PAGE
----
* Aryeh Deri, the leader of the Shas Party, was convicted of bribery while serving as interior minister and given a three-year jail sentence. He went on to resume the leadership of the party until last December.

* Finance Minister Avraham Hirchson received a five-year jail sentence and a 450,000-shekel fine for embezzling millions from the Histadrut Labour Federation while he was its chairman.

* Justice Minister Haim Ramon was convicted of sexual assault for forcibly kissing a young soldier in the prime minister’s office and sentenced to community service.

* Shas legislator Shlomo Benizri was found guilty of accepting bribes, with his sentence increased by the Supreme Court to four years.

* Foreign Minister Avigdor Lieberman was found guilty of assaulting a 12-year-old boy, fined, and ordered to pay compensation.

At least 12 legislators have also been found guilty of serious crimes.

Last December, the police announced that they were investigating 30 public figures and politicians in a major corruption case relating to nepotism and the illegal transfer of funds. A number were from Avigdor Lieberman’s far-right Yisrael Beiteinu Party, including Faina Kirshenbaum, the former deputy interior minister, and her daughter, Ronit. As a result of the scandal, Yisrael Beiteinu won just 6 seats in the March elections, down from 15 in 2009.

Others arrested include the former presidents of the basketball and handball federations and several officials in charge of settlement operations in the West Bank and Golan Heights.

In April, one of the most serious public corruption cases in Israel came to light, involving Ruth David, a former Tel Aviv district prosecutor, senior police officers and Ronel Fisher, a top lawyer. The case involves the alleged systematic bribery of police officers to secure inside information on cases under investigation.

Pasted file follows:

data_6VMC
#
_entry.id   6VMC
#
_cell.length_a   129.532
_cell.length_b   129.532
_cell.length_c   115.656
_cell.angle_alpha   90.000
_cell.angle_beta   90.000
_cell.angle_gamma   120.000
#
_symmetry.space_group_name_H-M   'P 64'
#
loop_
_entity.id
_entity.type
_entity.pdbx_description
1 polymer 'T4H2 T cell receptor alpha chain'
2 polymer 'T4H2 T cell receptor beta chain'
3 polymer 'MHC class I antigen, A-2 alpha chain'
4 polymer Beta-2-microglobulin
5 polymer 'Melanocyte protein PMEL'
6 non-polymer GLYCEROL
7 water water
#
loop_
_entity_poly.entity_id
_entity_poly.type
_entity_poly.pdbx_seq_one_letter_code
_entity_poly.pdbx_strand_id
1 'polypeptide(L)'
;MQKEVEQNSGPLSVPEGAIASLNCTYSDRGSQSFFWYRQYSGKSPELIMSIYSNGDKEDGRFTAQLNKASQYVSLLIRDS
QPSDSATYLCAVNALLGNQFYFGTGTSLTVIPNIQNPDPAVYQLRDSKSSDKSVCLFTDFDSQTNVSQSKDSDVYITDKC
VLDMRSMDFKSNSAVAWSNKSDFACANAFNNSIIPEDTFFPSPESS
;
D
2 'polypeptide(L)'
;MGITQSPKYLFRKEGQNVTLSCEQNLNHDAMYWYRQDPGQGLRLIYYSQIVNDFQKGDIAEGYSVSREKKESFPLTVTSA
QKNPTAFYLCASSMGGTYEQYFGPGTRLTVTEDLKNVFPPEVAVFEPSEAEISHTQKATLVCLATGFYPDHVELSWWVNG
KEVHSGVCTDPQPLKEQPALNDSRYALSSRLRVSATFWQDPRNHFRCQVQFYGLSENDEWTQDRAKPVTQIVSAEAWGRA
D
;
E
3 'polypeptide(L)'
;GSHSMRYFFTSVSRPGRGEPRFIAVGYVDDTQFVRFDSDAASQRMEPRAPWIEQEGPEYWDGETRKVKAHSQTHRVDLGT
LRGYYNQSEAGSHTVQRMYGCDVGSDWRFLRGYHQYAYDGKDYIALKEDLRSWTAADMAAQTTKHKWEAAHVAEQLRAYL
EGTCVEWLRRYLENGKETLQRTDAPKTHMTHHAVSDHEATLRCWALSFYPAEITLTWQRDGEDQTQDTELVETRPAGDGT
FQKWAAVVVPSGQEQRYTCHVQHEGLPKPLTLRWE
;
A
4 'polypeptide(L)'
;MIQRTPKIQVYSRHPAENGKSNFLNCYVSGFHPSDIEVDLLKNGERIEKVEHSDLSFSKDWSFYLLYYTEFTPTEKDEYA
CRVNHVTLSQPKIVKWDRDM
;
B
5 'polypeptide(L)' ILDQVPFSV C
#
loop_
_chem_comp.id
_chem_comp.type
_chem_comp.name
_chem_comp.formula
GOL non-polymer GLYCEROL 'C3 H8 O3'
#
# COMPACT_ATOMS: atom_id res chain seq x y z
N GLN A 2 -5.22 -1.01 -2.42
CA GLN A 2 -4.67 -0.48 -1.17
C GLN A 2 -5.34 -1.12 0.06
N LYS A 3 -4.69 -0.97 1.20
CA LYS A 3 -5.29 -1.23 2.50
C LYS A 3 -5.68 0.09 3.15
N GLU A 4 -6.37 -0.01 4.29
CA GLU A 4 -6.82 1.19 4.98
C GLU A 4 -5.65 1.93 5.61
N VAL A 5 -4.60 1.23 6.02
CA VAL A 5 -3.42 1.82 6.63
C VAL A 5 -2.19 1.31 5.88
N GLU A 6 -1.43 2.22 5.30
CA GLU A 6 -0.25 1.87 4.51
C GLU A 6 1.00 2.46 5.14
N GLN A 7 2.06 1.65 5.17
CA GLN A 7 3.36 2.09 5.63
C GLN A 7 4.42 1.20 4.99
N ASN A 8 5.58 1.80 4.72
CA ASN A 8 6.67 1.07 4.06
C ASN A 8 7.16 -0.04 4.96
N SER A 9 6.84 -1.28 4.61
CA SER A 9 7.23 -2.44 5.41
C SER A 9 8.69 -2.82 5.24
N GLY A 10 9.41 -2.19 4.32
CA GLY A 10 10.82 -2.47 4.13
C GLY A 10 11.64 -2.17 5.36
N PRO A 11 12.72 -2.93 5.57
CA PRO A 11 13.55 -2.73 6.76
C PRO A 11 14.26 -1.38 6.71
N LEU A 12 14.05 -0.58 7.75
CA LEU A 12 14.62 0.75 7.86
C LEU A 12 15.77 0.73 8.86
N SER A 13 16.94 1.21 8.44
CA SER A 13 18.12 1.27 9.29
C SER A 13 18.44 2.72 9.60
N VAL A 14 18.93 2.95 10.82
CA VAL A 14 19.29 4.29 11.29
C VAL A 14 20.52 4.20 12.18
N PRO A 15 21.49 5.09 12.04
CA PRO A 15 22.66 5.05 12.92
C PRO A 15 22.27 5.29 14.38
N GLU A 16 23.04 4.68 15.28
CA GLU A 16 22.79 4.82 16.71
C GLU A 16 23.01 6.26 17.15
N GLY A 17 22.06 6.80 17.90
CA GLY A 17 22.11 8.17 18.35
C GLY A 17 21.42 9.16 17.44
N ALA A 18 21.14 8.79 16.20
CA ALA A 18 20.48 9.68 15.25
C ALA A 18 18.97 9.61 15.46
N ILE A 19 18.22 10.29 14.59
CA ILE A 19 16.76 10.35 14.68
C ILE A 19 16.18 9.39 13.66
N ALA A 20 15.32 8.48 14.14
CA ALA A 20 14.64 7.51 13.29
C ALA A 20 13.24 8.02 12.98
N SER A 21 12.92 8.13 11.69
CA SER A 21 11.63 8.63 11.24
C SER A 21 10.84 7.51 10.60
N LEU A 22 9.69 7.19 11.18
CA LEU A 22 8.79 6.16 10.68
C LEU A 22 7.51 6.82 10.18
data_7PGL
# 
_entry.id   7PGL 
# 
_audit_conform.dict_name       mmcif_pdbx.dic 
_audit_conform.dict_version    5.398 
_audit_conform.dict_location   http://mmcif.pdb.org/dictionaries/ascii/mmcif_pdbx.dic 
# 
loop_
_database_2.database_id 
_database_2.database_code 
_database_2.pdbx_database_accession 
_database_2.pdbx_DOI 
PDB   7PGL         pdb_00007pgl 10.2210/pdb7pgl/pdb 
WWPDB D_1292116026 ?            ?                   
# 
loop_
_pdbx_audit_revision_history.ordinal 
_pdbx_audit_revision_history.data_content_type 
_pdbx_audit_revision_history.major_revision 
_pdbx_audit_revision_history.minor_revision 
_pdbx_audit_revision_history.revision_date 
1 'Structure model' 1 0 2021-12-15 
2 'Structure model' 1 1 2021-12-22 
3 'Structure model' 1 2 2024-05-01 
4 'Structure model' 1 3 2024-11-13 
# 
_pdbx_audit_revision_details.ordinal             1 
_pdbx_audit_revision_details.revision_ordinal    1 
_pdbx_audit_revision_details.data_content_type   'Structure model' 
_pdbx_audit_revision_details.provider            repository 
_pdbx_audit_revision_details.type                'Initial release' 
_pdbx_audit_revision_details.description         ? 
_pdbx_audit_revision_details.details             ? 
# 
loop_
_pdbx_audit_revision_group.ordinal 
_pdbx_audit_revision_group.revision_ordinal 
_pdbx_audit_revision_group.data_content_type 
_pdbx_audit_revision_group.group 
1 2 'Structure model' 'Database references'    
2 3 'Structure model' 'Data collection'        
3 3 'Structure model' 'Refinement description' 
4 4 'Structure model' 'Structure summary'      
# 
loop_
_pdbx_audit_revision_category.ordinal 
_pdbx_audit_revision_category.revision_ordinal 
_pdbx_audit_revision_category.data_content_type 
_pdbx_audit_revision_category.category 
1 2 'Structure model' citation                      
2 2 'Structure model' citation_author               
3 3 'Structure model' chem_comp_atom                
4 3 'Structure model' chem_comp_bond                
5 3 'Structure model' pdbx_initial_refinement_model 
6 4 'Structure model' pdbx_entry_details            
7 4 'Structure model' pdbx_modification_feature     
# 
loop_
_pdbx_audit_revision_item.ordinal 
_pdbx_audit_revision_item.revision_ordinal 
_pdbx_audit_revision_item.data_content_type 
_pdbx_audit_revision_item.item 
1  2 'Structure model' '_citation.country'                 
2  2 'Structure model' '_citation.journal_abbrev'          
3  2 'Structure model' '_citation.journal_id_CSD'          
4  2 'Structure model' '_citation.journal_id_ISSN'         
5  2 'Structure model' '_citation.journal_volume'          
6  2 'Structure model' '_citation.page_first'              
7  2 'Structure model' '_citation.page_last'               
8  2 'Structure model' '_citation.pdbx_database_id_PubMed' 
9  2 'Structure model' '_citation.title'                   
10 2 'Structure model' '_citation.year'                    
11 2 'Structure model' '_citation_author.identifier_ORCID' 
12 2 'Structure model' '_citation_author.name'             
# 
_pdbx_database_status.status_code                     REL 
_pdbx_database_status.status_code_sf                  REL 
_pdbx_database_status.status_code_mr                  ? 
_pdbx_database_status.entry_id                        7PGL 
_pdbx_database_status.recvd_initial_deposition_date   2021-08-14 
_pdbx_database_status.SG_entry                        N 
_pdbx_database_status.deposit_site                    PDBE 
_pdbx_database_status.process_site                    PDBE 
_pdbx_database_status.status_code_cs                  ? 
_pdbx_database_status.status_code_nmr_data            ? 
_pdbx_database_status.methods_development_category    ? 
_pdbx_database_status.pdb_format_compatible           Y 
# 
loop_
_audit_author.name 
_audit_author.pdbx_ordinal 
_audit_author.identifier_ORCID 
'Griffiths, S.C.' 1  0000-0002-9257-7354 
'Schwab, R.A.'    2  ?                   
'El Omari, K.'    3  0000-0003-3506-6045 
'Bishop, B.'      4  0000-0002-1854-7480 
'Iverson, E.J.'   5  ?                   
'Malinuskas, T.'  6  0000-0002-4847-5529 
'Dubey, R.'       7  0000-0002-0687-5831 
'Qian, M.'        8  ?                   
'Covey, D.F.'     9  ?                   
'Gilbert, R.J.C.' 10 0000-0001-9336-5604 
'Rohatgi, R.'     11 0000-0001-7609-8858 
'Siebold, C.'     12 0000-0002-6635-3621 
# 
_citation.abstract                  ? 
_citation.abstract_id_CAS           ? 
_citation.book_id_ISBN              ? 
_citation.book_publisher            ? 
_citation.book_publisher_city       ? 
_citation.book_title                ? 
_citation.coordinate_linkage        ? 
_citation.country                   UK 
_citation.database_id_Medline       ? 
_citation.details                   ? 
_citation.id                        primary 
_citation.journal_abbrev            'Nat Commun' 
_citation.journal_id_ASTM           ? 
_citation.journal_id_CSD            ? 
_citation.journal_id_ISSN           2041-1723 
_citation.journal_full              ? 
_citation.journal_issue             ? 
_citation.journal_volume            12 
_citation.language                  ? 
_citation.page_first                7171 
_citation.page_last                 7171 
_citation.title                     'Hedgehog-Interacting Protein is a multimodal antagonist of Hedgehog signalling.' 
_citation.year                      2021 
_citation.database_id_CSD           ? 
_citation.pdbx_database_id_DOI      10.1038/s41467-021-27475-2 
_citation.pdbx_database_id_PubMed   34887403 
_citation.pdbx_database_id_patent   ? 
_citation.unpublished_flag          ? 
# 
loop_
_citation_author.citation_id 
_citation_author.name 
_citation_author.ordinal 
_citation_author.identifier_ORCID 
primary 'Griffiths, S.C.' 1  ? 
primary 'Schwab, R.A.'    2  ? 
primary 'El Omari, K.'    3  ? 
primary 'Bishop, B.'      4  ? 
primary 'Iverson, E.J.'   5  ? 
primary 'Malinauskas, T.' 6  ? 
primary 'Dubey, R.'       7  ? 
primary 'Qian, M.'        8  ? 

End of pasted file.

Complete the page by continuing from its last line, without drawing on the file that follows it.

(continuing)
According to the OECD’s index of global corruption, Israel is consistently ranked in the bottom half of its 34 member countries, coming 24th in 2014. Last year, Israel stood 37th in Transparency International’s annual Corruption Perceptions Index, behind the United Arab Emirates (25) and Qatar (26). In both cases, this represented a fall of one place from the previous year.

Rampant corruption and criminality in Israel have become the norm, as politicians seek both personal gain and political power for themselves and their sponsors. Israel’s financial elite dominates much of Israel’s economy based on vast speculation, plunder and the upward redistribution of wealth through the impoverishment of the great majority of Israeli and Palestinian working people. This financial oligarchy controls all the levers of power—the media, courts, the police and the army—while the politicians are their bought and paid hirelings.

That some at least of these politicians are now being prosecuted and convicted testifies not to the pursuit of justice, but rather to the venomous relations that prevail within Israel’s ruling circles.

The corruption that Olmert epitomises is a symptom of the decay of Israeli democracy, which never even in principle encompassed the entire population, most notably Israel’s own Palestinian citizens and Palestinians living outside Israel’s internationally recognised borders.

In the final analysis, democracy is incompatible with the increasing pauperisation of working people, both Israeli and Palestinian, and the decades-long military suppression of the Palestinian people.

None of this goes unnoticed, in Israel or elsewhere. Last year, Transparency International reported a survey showing that nearly three quarters of Israelis believe the government is ruled by insiders promoting special interests. According to another survey cited by the Times of Israel, half of all Israelis say corruption is increasing and 79 percent say that Israel’s political parties are the most corrupt institutions in the country.